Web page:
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Let me begin with all sympathies to the victims, survivors, and their families, and the people of Norway.

I am sad and angry and deeply feel the fact that I cannot protect my family from an atrocity. I feel impotent. What can I do?

  1. Children can't avoid finding out about these events. How can we explain such terrible acts to children in a way that doesn't cause them harm?
  2. What can we do to instruct children to handle such a situation if they ever find themselves in one?
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2  
"3." is off-topic for this site. The first two are good. –  Torben Gundtofte-Bruun Jul 25 '11 at 16:21
    
Agreed on 3. I will edit after others have weighed in. –  Paul Cline Jul 25 '11 at 16:22
    
Agreed 3 is off topic, although #1 seems like the World War 2 question to me - parenting.stackexchange.com/questions/1457/…. #2 I'm not sure about, that is tricky since it's probably not instructive to drill your kids for such things. Trying to tell them to be safe is one thing, teaching them to be like Alyssa Milano in "Commando" is another. –  MichaelF Jul 25 '11 at 17:44
    
Eliminated part 3. –  Paul Cline Jul 25 '11 at 18:54
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I would still answer #1 the same way I answered parenting.stackexchange.com/questions/1457/… - you know what your kids can handle so answer accordingly. –  MichaelF Jul 25 '11 at 19:19

2 Answers 2

up vote 6 down vote accepted

ad 1)

A Danish newspaper has an article with a child psychologist, from which I'll try to distill the essence. (I think Google Translate can give you a translation but the result is blocked on my network.)

  • Even the smallest children can feel that something is bothering you, even if they only experience it second-hand, filtered, and fragmented.
  • Parents of small children (pre-schoolers) need to show that they've got them covered, that they know what's right and wrong, that they're in control.
  • One way of being in control is to seize the TV's remote control. Don't be afraid to say that's horrible, you shouldn't watch that.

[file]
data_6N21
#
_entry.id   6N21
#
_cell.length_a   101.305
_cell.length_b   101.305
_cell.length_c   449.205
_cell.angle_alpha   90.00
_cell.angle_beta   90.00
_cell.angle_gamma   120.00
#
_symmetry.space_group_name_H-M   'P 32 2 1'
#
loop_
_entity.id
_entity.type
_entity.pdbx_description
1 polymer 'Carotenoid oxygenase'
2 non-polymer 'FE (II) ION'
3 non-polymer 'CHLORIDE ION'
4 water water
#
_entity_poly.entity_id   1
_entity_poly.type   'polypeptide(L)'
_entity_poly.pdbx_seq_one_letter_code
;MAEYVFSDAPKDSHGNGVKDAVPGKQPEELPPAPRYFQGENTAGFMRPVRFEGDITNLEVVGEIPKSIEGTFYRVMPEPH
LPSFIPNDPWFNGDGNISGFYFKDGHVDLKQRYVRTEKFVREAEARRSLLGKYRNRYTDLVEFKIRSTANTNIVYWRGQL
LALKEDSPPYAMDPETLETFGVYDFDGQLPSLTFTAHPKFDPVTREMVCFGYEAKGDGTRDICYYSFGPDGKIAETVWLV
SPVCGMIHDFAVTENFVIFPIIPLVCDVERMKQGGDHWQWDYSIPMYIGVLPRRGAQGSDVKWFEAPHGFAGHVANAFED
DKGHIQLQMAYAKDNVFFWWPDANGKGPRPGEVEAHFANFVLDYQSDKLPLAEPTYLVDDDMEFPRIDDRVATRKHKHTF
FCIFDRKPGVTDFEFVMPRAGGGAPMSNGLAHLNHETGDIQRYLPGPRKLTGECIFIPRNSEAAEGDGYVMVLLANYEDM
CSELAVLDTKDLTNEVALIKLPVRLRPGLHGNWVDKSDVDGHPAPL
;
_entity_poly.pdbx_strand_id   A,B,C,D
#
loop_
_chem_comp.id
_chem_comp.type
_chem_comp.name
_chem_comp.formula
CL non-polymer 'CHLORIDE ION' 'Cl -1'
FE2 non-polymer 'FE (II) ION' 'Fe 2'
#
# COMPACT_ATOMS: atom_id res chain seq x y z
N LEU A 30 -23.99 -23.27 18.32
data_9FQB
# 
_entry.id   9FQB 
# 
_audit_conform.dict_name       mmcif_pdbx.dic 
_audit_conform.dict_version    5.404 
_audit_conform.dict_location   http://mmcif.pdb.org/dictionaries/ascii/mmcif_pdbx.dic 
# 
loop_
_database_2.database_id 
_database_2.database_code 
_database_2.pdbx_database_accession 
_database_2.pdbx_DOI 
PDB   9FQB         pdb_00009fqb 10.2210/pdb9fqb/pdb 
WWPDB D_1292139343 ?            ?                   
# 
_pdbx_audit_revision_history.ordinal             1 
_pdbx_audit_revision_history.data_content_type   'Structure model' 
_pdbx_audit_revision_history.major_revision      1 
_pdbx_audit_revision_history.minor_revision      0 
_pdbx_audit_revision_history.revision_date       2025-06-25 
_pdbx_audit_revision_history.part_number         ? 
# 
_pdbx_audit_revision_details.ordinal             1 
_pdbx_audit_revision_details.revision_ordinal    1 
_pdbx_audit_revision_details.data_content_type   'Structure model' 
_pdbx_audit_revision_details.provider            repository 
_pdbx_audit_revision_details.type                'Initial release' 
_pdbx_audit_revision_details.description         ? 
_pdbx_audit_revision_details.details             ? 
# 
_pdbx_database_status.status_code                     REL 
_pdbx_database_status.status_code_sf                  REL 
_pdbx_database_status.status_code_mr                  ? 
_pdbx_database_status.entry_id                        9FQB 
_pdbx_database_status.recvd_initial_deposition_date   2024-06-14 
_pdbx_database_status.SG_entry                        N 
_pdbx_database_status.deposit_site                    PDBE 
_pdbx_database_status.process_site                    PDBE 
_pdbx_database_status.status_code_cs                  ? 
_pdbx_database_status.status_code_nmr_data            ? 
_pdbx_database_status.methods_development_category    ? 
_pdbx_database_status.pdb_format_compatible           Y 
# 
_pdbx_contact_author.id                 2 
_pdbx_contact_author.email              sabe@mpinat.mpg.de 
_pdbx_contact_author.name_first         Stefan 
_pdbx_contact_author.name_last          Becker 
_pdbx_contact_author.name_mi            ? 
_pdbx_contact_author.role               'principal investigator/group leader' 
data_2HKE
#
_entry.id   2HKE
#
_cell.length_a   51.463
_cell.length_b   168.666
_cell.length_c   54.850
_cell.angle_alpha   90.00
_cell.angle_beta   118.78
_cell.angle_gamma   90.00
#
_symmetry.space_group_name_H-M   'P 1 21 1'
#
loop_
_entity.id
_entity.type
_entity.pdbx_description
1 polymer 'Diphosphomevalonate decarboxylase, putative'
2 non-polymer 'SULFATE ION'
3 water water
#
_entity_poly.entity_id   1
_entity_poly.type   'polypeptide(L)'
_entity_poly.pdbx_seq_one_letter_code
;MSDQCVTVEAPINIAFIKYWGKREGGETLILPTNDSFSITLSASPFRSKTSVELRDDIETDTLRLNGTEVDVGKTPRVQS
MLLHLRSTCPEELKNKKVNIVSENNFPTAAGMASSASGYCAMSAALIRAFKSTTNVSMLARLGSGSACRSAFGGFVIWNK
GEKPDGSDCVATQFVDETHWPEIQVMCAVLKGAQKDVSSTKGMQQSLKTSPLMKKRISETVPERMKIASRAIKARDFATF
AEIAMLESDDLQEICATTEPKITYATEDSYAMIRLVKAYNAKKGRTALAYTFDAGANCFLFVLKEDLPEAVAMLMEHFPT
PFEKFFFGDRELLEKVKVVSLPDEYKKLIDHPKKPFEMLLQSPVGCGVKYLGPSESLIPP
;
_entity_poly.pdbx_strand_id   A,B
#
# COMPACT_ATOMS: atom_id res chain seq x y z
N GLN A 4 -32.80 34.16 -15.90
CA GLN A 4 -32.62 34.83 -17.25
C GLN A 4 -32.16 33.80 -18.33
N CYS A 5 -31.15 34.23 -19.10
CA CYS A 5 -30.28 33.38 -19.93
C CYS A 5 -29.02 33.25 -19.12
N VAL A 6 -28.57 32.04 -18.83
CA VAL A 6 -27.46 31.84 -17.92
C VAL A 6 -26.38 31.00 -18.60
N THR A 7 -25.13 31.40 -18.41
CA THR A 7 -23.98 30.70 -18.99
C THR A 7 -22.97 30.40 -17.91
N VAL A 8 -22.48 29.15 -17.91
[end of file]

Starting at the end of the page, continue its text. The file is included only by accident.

• Keep an eye on what they're playing. Kids express themselves through play, interaction with others, and creativity. If they start to integrate elements of the tragedy, then join in and (covertly) direct the play to something else.
  • Don't deny facts. Something terrible happened. But give short answers that closes the issue. Word it like a newspaper headline that omits any details that can fuel their fantasy and fear. Details are often not needed.

The article links to another Norwegian website (Google's translation here).

ad 2)

You can't prepare meaningfully against acts of terrorism.

You can prepare against calculable risks such as school-yard bullies or stalkers.

  • Don't be a hero, just protect yourself.
  • Use your training [martial arts, or whatever you favor] to defend/protect/hide yourself.
  • Don't put yourself in situations that can obviously become dangerous (like being peer-pressured into jumping from bridges, or whatever).
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If your child needs explaining such things, I assume he starts exposing himself to the bad things happening in the real world. I would focus on getting him to understand that sometimes people do bad things. If your child is a teenager, I'd rather discuss this accident, not explain it, since his personality is already developed.

As for ways to handle violent situations, I'd suggest to get your child into some martial arts section.

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